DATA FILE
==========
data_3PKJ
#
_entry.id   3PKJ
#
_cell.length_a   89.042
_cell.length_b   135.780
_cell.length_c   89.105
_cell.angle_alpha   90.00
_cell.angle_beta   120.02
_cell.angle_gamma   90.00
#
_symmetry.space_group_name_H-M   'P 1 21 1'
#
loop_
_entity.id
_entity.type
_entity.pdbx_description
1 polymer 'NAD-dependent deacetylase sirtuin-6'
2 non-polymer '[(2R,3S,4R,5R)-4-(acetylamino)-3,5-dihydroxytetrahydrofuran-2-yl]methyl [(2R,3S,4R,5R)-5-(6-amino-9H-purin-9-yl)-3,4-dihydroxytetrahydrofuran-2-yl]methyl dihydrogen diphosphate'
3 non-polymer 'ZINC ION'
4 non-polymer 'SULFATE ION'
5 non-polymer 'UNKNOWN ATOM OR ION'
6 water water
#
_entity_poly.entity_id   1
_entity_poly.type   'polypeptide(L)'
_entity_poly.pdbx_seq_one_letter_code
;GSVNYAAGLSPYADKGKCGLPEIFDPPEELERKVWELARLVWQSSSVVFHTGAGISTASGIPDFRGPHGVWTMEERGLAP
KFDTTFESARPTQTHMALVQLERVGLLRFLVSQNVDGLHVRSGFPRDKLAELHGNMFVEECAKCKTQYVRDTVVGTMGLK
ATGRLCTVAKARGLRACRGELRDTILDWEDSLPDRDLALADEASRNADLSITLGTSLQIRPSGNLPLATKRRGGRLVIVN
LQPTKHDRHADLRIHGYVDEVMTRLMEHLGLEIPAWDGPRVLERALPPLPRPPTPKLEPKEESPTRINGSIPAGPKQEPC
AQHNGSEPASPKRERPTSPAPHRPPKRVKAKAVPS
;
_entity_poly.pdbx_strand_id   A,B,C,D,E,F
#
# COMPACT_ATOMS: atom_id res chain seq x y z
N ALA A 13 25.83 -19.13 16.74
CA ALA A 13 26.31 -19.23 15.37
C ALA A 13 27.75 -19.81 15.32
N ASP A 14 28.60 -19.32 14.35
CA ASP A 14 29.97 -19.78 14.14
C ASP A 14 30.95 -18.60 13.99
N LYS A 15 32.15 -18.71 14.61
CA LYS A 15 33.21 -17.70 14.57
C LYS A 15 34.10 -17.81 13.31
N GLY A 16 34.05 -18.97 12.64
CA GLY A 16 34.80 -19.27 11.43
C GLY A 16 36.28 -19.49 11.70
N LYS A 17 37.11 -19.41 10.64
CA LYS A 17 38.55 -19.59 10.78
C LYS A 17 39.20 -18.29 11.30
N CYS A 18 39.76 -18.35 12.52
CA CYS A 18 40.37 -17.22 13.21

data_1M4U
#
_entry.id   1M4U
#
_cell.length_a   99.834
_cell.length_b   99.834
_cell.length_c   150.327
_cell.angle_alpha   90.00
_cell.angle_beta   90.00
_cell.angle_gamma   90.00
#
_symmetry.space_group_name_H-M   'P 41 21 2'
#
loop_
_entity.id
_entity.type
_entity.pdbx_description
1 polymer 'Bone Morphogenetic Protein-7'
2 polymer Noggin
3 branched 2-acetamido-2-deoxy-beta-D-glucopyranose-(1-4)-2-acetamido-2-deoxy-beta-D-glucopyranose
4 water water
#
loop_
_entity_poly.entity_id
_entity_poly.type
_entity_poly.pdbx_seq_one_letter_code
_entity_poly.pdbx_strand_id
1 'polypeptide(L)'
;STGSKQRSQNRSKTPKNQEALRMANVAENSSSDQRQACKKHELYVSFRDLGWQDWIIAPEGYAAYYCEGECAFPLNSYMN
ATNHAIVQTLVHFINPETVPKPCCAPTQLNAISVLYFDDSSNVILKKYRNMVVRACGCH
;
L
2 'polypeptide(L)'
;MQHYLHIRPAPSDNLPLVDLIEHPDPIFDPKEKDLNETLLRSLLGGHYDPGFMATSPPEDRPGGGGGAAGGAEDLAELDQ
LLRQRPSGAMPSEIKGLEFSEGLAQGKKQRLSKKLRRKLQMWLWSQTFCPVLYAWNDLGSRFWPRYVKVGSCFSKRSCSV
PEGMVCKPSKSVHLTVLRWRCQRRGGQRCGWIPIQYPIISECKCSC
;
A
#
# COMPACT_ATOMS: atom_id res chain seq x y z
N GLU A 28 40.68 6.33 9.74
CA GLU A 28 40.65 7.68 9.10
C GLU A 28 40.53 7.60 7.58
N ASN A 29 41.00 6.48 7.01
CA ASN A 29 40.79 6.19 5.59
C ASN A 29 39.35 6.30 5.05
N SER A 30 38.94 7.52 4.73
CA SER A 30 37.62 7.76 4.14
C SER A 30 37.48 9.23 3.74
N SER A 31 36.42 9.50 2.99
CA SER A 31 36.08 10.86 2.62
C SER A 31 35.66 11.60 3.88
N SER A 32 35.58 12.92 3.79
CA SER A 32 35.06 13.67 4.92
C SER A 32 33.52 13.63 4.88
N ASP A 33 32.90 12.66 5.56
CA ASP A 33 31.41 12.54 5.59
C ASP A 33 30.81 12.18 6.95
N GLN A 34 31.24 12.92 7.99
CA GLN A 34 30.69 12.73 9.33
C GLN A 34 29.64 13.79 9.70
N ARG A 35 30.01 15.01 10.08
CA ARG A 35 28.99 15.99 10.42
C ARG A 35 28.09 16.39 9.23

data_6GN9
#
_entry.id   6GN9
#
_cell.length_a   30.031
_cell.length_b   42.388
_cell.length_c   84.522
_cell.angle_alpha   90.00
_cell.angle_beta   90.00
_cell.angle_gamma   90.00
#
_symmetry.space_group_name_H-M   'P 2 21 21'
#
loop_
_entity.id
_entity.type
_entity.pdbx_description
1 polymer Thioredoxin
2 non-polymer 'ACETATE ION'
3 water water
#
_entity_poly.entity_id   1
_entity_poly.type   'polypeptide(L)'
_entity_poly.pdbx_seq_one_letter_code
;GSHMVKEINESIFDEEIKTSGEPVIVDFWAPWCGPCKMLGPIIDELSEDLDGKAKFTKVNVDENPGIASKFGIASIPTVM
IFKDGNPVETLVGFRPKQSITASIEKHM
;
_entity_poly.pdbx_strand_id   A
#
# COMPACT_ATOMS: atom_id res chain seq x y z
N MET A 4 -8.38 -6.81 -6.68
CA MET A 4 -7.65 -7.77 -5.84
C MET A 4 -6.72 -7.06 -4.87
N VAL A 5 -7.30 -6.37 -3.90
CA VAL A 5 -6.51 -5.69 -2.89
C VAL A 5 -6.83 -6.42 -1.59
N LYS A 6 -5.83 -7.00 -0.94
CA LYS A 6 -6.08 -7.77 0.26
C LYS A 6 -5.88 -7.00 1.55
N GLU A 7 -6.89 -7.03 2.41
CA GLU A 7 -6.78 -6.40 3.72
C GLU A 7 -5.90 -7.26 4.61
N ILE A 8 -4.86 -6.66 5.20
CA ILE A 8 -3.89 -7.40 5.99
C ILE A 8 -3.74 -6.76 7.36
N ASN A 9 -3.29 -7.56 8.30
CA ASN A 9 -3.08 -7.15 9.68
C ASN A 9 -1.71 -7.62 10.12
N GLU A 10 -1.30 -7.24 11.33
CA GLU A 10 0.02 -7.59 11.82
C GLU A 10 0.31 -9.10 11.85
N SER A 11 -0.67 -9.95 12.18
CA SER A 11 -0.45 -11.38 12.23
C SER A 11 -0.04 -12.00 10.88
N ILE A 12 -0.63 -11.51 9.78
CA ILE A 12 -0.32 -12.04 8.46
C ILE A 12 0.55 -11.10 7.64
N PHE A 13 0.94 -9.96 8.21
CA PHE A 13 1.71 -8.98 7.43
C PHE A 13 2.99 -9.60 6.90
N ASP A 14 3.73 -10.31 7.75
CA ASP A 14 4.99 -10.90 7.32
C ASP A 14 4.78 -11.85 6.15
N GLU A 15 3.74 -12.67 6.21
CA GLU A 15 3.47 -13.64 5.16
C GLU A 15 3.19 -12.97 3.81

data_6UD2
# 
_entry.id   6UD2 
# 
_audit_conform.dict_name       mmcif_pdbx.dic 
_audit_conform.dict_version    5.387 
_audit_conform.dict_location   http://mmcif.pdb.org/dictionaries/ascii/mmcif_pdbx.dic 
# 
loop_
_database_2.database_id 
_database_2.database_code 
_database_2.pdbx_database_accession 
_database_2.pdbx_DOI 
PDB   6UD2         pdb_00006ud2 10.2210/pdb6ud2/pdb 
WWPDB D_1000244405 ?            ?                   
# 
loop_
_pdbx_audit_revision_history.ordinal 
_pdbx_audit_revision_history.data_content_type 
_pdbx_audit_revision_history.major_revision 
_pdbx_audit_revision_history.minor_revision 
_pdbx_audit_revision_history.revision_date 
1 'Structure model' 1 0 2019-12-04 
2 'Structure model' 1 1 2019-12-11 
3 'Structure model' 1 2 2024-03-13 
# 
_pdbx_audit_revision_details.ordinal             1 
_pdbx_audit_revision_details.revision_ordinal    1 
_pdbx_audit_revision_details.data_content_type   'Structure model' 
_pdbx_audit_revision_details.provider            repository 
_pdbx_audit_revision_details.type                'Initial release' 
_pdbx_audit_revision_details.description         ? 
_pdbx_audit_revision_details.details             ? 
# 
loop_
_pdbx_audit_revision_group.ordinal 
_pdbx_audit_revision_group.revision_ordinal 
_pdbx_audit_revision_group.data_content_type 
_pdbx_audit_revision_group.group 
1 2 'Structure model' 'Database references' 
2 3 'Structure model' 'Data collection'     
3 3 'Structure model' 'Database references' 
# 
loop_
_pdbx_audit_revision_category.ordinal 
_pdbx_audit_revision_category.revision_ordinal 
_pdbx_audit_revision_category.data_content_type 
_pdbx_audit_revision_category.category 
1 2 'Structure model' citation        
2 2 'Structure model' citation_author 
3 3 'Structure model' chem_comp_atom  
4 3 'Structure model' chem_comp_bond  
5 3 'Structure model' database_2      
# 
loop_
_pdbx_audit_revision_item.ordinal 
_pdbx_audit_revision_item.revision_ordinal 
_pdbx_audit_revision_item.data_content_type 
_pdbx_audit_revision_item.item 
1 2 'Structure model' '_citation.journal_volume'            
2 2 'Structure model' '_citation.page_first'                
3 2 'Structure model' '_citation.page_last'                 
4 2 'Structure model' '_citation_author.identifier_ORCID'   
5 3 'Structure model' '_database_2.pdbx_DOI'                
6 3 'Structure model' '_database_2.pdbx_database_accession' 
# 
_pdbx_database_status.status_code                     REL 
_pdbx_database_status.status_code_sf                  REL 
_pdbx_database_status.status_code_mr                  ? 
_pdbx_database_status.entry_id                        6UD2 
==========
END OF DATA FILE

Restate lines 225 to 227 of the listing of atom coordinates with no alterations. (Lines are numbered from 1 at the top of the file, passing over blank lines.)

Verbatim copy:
3 3 'Structure model' 'Database references' 
# 
loop_